Ministers’ PNG agenda should include meeting refugee responsibilities

Ministers’ PNG agenda should include meeting refugee responsibilities

Media Release
Asylum seekers

The seven-Minister Australian delegation visiting Papua New Guinea for a high-level forum on issues such as security, law-and-order and trade provides a perfect opportunity to resolve the situation of the fifty refugees languishing in Port Moresby since their transfer from the Australian-run Manus Island detention facility in 2017. 

‘Living in uncertain, often unsafe, circumstances, many of these folk are seriously ill and should be brought to Australia urgently for appropriate medical care,’ said St Vincent de Paul Society National President, Mark Gaetani. 

‘Their wellbeing is solely Australia’s responsibility because we moved them to PNG, against their will, over a decade ago. Since then, their human rights have been denied. 

‘Now abandoned by Australia in Port Moresby, these folk have been without work and proper support, relying on donations from Australian charities, refugee support groups and generous individuals.

‘They continue to live in limbo, uncertain about what each day will bring. Some of them are too afraid to even leave home. Eviction from their sub-standard accommodation is a constant threat, and without help from donations they would have no food or other necessities.’   

Mr Gaetani said the Australian delegation to PNG should arrange for the refugees to be given the option of transferring to Australia while awaiting resettlement.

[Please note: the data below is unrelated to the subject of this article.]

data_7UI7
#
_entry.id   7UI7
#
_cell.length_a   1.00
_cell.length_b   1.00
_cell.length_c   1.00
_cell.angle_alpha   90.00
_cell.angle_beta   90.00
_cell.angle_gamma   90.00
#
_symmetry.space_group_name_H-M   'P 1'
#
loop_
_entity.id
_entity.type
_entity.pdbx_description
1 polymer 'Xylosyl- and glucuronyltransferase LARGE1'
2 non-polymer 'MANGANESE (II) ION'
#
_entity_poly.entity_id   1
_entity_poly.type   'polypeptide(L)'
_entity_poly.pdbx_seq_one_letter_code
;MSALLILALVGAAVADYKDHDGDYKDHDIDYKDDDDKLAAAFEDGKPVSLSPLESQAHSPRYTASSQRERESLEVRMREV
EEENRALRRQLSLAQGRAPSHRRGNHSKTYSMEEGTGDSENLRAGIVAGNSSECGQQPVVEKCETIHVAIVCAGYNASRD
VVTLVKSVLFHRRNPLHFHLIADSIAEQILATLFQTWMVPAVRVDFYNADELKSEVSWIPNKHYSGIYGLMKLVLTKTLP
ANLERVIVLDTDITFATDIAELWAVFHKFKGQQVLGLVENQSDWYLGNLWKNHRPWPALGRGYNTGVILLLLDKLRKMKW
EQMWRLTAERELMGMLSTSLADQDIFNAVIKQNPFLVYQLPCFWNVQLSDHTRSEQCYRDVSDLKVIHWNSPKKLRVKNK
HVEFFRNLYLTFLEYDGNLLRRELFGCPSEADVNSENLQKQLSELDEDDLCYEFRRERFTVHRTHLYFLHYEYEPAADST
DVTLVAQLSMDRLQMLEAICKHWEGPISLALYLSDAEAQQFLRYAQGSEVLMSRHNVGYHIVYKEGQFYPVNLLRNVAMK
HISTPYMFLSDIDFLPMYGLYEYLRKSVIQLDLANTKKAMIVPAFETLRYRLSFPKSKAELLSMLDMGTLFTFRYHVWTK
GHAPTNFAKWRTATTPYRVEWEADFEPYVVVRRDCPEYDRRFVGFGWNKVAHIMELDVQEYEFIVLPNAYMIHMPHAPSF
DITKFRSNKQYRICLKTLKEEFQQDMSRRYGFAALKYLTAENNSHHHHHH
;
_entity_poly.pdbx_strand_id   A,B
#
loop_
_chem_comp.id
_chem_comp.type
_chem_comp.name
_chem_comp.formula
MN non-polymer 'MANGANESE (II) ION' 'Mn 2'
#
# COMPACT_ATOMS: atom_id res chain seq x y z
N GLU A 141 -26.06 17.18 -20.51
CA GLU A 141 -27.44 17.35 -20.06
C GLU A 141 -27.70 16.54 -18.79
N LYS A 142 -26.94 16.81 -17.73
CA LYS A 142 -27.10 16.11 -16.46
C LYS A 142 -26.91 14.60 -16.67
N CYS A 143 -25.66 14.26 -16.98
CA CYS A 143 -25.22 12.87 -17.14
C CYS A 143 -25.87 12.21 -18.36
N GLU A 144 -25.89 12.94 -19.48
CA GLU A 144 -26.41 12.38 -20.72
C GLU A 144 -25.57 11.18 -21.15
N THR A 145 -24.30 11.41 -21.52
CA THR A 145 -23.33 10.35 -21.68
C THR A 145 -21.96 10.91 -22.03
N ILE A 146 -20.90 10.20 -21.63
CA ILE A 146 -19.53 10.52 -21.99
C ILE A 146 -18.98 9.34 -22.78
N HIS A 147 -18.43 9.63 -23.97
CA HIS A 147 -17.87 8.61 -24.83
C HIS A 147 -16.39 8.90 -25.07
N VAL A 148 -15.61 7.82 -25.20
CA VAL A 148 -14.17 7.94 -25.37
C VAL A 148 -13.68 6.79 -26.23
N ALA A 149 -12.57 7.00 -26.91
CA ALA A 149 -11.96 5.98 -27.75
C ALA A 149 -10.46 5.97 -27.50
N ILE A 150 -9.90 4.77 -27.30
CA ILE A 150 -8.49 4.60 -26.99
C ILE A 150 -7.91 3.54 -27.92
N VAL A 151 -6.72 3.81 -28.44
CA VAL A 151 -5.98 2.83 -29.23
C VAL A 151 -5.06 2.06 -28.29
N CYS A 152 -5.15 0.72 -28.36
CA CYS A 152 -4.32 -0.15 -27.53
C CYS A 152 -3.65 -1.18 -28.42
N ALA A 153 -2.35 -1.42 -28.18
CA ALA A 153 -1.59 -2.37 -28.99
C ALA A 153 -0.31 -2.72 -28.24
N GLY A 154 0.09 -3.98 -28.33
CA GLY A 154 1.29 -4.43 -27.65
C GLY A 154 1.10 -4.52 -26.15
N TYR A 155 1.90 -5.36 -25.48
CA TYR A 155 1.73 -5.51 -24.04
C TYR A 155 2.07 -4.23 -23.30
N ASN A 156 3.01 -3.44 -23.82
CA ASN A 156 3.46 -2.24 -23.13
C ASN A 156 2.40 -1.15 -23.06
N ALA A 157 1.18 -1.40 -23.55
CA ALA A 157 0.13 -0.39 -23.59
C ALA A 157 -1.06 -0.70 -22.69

‘Living in the Australian community would enable them to access services they have long been denied. To have the opportunity to at least start to rebuild their lives. Literally to begin to feel human again. 

‘Our government, represented at senior levels by those visiting PNG, acts as if these people are out of sight and out of mind. Australia’s neglect is a disgrace. 

‘The “Port Moresby solution” is another ugly phase of the offshore detention program that has tarnished Australia’s reputation as a fair-minded, compassionate country. St Vincent de Paul Society urges the Ministers to take steps to resolve it once and for all. 

‘In the words of Pope Francis, those who left their homelands, often out of fear, have engaged in “journeys of hope”, and it is so unfair that these should end in such misery. Let us open our hearts and do the right and just thing for those in need.’ 

The St Vincent de Paul Society in Australia consists of 45,000 members and volunteers who operate on the ground through over 1,000 groups located in local communities across the country.


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